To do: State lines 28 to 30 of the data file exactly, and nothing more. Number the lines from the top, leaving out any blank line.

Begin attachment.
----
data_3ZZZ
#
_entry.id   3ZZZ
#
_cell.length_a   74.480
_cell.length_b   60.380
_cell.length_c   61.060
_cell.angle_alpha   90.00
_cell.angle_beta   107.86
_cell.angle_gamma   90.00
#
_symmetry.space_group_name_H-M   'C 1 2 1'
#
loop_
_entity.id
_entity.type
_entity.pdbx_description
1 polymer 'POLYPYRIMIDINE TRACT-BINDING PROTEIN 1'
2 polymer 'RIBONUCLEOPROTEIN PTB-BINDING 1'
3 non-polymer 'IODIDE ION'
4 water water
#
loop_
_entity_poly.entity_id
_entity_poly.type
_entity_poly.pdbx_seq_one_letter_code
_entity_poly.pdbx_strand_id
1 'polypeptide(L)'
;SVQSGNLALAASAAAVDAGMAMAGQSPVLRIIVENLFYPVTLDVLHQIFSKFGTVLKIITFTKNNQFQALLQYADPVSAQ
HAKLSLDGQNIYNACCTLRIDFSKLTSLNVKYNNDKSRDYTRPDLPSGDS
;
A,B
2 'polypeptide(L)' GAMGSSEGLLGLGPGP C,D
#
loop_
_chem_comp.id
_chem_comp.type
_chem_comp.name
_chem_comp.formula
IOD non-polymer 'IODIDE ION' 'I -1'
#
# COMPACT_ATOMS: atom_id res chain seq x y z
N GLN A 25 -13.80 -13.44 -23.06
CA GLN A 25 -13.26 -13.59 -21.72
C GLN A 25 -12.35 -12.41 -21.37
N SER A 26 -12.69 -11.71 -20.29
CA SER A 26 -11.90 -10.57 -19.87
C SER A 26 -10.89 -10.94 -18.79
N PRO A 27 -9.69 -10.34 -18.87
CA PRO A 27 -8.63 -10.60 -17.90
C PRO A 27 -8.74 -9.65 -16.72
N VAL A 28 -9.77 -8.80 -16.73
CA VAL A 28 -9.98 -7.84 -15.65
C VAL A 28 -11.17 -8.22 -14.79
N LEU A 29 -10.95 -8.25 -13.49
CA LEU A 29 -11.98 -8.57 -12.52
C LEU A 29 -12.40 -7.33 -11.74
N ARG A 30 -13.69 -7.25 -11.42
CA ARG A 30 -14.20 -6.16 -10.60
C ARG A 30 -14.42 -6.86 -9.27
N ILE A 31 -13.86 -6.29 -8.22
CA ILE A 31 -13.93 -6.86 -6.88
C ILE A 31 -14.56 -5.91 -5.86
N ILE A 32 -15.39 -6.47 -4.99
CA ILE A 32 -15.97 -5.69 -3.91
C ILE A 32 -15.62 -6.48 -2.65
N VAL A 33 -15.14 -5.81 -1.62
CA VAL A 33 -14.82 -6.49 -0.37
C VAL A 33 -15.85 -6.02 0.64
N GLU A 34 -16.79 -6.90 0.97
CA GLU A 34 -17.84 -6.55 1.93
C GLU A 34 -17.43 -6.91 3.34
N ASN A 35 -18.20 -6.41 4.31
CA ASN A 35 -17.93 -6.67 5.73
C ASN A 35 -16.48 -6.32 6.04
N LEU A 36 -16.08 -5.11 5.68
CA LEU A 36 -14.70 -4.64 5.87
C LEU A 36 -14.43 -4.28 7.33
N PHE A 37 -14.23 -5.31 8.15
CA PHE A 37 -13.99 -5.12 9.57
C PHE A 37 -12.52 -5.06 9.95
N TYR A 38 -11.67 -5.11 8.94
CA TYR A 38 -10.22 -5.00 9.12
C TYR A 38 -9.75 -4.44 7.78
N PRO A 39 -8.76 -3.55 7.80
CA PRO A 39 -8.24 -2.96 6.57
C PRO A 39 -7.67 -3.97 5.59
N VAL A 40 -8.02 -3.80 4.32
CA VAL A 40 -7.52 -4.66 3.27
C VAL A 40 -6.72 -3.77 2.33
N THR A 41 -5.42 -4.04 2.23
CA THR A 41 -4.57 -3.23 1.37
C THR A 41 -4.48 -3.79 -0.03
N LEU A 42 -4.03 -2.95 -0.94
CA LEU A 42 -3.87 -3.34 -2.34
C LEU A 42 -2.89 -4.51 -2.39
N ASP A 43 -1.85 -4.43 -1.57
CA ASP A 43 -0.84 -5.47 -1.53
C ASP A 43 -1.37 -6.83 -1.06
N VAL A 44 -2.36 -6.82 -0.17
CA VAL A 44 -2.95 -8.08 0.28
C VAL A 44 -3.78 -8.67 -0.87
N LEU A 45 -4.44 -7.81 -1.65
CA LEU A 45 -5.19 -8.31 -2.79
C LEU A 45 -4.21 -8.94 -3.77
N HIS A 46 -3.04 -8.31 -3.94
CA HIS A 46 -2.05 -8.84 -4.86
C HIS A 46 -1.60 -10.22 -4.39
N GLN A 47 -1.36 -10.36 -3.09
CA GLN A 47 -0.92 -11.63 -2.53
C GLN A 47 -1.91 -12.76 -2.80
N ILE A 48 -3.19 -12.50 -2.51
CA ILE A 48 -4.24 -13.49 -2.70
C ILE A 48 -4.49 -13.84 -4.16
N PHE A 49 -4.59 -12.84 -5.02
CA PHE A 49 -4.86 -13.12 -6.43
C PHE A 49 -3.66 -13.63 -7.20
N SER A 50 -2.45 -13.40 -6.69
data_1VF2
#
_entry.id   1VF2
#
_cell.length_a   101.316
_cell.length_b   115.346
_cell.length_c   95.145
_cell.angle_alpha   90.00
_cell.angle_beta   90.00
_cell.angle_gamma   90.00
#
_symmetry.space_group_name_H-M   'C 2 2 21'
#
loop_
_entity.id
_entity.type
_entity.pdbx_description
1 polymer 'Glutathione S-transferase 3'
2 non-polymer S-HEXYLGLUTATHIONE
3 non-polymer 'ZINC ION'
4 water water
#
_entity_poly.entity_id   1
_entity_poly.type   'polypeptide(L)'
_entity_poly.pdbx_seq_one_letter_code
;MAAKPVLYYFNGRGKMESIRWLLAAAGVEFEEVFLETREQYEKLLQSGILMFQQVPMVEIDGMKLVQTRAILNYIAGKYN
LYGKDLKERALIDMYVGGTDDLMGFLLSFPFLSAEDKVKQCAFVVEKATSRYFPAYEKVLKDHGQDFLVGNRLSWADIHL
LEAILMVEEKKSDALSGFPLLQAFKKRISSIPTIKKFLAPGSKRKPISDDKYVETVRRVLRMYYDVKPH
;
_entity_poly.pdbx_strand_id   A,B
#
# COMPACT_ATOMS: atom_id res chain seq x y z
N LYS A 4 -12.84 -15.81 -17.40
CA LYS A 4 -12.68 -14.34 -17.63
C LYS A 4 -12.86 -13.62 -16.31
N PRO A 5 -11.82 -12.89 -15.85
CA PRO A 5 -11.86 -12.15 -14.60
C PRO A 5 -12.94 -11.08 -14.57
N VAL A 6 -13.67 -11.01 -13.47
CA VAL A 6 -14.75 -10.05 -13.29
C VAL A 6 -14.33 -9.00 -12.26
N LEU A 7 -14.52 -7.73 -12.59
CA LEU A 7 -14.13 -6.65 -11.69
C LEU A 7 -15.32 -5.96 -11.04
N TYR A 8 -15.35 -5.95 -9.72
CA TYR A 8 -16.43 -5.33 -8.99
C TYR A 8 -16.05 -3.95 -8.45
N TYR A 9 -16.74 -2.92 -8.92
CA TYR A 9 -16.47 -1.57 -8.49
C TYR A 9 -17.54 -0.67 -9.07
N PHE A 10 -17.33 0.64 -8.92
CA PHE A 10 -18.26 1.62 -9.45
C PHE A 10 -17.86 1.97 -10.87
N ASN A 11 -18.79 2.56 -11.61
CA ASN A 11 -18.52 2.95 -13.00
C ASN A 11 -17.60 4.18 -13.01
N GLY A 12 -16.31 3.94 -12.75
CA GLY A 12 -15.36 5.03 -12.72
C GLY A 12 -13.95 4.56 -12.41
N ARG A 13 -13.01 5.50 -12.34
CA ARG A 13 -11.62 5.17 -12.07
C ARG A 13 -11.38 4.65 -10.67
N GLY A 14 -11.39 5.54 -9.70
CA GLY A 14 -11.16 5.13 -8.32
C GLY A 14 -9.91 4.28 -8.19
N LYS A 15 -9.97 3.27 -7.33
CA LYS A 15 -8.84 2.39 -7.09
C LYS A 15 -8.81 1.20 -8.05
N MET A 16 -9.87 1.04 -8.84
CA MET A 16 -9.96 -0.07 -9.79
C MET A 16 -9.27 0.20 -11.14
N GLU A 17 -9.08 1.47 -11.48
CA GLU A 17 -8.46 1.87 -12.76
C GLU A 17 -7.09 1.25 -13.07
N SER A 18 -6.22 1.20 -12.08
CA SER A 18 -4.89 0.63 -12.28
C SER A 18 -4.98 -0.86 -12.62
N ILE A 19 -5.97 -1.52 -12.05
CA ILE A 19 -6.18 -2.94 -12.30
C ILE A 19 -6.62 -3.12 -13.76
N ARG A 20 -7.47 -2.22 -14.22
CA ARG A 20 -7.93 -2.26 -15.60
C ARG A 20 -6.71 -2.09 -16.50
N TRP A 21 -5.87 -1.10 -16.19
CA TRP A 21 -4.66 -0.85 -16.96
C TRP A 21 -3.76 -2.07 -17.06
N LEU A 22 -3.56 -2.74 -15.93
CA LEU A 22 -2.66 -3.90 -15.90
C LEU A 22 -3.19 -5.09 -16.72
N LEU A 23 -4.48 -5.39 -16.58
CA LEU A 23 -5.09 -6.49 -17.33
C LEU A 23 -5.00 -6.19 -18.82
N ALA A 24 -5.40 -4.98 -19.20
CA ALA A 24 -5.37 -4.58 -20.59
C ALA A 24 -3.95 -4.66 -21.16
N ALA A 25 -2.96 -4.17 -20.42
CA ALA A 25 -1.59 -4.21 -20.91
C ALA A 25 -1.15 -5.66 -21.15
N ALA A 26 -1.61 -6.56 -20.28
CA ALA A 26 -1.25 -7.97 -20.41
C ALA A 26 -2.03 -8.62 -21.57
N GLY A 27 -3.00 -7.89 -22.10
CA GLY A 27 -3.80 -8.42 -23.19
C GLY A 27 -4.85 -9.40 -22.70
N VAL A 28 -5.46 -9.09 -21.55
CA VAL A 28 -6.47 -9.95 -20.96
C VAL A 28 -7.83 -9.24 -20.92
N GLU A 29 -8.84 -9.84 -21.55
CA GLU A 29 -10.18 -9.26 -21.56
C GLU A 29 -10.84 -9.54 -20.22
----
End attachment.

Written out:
1 'polypeptide(L)'
;SVQSGNLALAASAAAVDAGMAMAGQSPVLRIIVENLFYPVTLDVLHQIFSKFGTVLKIITFTKNNQFQALLQYADPVSAQ
HAKLSLDGQNIYNACCTLRIDFSKLTSLNVKYNNDKSRDYTRPDLPSGDS